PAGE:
“What are we afraid of?” NJ State Senator Raymond Lesniak on Same-Sex Marriage

I cried when I read this.

I’m crying again now as I re-read it.

This is a person who gets it. He didn’t always get it — he didn’t always support same-sex marriage — but he gets it now. Not just as a matter of fairness or justice, not just as a matter of rational public policy. He gets it about why it matters.

It’s New Jersey State Senator Raymond Lesniak, in a blog post on the NJ.com blog titled Why not gay marriage? And I’m just going to quote the whole damn thing.

What are we afraid of? That we’ll tear the fabric of society apart?

Seems like the fabric of society is already torn apart. Fifty percent of first marriages end in divorce. Less than 40 percent of eligible voters go to the polls. There’s rampant corruption in government. There are random acts of violence in Virginia and Newark, random acts of violence committed every day in our cities and our suburbs. Religious figures commit sexual assaults. Anti-gay political and religious figures are caught in the same sexual trysts they condemn in their public pronouncements.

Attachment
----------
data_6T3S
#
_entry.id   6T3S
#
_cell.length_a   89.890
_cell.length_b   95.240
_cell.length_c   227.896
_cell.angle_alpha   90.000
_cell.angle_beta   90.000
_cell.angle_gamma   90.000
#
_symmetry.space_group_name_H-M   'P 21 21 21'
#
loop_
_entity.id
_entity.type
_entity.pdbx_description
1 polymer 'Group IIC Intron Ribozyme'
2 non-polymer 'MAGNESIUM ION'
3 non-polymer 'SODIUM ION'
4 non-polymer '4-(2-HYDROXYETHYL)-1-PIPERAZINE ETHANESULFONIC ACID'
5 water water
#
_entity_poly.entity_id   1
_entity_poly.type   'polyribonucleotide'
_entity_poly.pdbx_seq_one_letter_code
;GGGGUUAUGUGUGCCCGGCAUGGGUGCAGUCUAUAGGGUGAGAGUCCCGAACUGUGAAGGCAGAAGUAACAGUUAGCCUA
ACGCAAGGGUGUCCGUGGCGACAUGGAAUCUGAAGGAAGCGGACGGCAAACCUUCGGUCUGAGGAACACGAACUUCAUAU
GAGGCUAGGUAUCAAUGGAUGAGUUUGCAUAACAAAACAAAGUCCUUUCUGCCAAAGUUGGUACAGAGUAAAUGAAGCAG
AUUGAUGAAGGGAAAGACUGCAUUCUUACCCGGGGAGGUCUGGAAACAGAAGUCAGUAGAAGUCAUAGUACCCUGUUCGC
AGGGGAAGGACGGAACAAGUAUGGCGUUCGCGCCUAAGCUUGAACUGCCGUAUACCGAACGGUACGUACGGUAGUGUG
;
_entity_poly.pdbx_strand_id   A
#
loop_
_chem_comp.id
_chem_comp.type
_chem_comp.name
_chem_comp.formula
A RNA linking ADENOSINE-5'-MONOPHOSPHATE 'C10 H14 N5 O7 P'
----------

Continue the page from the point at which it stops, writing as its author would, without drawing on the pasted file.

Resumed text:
I love my church, being raised a Roman Catholic. The Catholic Church does wonderful charitable works for the poor throughout the world, yet when I attended Mass recently, the priest gave a homily condemning those who do not follow the rules of the Church. Not a word about the gospel of the day, a beautiful reading from the gospel by Matthew on loving thy neighbor as thyself.

I left after the lecture and waited for my friends in my car, crying and feeling abandoned and not loved. But I digress.

Civil unions in New Jersey give committed gay couples the same rights as heterosexual married couples. Except the right to get “married”. The very law that gives these loving couples the rights of marriage deprives them of the loving feeling of being married. Outcasts only because of their love for each other.

Allowing gay couples to marry is not going to repair the fabric of society, but it’s not going to tear it apart either.